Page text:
PORTSMOUTH — As the Air National Guard in Portsmouth prepares to receive 12 KC-46A Pegasus tanker aircraft, crew members are saying goodbye to their fleet of KC-135R Stratotankers.
“It’s a bit sad,” Chief Boom Operator Michael George said. “Especially for some of us that have been flying a while; we’ve been getting sentimental.”
George, who is 56, had his final refueling mission aboard a KC-135 last Tuesday. The next day, he was helping to take one of the few remaining aircraft at Pease to Alabama.
“I guess it kind of parallels the sunset of my career and the sunset of my mission,” George said.
On March 24, the last KC-135 will leave Pease as the base prepares to accept the fleet of KC-46A tankers. They are scheduled to receive three planes per month starting at the end of September or beginning of October.
Col. Paul Loiselle is in charge of the KC-46A conversion. He explained that since Pease was chosen to receive the new planes in 2012, there have been a number of construction projects to retrofit the base, including a hangar expansion.
The KC-46 is 15 percent larger than the KC-135, which allows for more fuel capacity, three times the cargo and built-in aero-medical evacuation capabilities.
Loiselle said that since the Sept. 11 attacks in 2001, the Air National Guard’s mission has changed, and members now serve in an operational rather than a strategic capacity.
“Pease is at the forefront of that change,” Loiselle said. “Over the last seven years, Pease has flown more operational hours per plane than any other guard base or active-duty base.”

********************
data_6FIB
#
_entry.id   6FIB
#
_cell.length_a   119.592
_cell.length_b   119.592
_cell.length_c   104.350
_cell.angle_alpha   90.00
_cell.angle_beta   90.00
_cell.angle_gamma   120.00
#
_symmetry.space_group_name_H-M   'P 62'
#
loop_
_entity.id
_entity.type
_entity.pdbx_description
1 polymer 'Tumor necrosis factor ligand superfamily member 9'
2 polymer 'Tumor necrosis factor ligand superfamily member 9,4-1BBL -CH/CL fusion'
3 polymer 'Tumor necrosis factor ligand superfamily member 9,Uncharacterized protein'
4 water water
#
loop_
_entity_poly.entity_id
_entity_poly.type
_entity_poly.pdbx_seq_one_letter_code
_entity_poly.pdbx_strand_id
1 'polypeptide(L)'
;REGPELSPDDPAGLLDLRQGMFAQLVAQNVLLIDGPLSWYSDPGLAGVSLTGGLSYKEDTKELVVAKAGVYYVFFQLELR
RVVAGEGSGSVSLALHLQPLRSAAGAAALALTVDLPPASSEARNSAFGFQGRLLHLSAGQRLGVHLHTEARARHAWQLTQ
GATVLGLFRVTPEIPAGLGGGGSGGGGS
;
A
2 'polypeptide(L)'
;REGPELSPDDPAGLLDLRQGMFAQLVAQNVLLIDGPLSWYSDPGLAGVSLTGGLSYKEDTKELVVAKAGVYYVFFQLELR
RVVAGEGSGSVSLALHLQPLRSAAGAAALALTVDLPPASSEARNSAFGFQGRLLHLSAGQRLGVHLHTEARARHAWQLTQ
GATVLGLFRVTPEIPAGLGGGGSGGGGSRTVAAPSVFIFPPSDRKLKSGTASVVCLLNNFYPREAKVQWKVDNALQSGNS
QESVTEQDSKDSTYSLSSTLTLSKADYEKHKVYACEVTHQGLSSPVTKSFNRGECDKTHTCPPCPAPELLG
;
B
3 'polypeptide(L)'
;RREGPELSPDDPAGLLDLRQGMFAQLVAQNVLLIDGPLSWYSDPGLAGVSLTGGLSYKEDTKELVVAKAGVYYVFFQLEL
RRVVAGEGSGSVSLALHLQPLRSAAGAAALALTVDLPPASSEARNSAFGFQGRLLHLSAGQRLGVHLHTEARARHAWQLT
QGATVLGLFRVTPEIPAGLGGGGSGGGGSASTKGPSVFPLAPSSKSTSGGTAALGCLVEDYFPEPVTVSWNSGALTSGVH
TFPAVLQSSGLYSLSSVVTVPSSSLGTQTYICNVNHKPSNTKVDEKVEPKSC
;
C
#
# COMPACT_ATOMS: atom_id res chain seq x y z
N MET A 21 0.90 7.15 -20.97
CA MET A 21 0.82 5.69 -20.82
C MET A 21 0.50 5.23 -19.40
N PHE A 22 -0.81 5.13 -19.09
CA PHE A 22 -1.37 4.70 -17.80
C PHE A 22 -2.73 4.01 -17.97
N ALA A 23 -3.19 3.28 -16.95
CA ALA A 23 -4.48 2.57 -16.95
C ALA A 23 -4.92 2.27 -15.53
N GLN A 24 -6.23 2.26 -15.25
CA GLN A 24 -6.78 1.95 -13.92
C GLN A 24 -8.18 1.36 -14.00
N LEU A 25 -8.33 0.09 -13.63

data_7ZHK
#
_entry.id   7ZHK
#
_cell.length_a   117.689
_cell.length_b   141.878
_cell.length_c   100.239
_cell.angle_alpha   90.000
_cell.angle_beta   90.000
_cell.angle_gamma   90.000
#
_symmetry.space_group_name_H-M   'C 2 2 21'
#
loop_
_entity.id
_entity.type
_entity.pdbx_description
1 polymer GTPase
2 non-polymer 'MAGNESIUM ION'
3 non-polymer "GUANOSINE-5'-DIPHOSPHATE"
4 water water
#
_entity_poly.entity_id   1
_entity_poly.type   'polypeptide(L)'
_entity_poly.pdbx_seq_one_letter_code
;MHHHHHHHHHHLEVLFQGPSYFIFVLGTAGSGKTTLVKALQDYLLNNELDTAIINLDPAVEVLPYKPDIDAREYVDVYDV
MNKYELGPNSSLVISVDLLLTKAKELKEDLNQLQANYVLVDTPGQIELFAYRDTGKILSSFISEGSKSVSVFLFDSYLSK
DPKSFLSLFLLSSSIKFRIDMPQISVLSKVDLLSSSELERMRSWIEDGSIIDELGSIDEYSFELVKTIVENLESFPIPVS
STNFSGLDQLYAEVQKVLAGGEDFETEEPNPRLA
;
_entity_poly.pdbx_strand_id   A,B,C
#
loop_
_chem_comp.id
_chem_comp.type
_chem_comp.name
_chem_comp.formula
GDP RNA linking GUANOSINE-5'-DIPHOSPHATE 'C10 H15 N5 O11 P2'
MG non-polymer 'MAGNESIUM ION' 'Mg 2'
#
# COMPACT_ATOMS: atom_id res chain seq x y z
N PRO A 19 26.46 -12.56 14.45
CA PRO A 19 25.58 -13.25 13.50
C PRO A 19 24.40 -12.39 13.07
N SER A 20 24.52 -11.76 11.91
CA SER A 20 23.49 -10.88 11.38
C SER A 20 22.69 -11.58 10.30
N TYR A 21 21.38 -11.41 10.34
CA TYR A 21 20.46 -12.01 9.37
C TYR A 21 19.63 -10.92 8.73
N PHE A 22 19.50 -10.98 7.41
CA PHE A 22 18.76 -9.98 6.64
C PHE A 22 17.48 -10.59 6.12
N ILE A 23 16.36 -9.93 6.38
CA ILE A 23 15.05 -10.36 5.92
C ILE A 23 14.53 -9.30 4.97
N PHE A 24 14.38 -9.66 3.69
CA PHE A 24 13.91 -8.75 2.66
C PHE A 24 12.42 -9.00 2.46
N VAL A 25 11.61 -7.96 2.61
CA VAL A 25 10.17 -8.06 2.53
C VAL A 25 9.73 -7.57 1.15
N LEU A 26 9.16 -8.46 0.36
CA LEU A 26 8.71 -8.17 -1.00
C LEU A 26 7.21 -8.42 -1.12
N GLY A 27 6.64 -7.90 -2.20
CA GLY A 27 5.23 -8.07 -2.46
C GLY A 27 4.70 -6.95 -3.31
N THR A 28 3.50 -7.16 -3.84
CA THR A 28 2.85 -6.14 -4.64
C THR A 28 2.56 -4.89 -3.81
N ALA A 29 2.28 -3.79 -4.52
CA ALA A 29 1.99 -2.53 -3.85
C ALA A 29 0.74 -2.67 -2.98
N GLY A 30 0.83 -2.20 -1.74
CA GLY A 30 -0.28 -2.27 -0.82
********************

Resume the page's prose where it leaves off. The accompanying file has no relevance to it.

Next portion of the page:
Pease is critical to refueling missions in Europe and Southeast Asia, Loiselle said.
Before the new planes arrive, crew members will be training. Pilots and boom operators will travel to McConnell Air Force Base in Kansas and Oklahoma’s Altus Air Force Base, which have already started to receive KC-46A tankers from Boeing.
Pilots Brian Carloni and Toby Pellenz said they are excited to fly the new planes because they have modern comforts such as air conditioning.
“When you are in the desert and it’s 140 degrees in the cabin, it’s just brutal,” Pellenz said.
Carloni and Pellenz said the new fleet will also feature major upgrades in automation. The KC-135s are about 60 years old.
Staff Sgt. Joe DiPalma said there will be some friendly competition as crew members figure out how the KC-46A differs from the KC-135.
Loiselle said on March 24 the oldest KC-135 being flown today in the Air Force will be the last plane to leave Pease. A private ceremony for retired military members will be held. Tail number 57-1419, the oldest KC-135 in the U.S. Air Force inventory and the last tanker at Pease, is scheduled to depart for Goldwater ANGB in Phoenix following the ceremony, according to a news release.
A public ceremony is being planned for when the KC-46A tankers arrive this fall.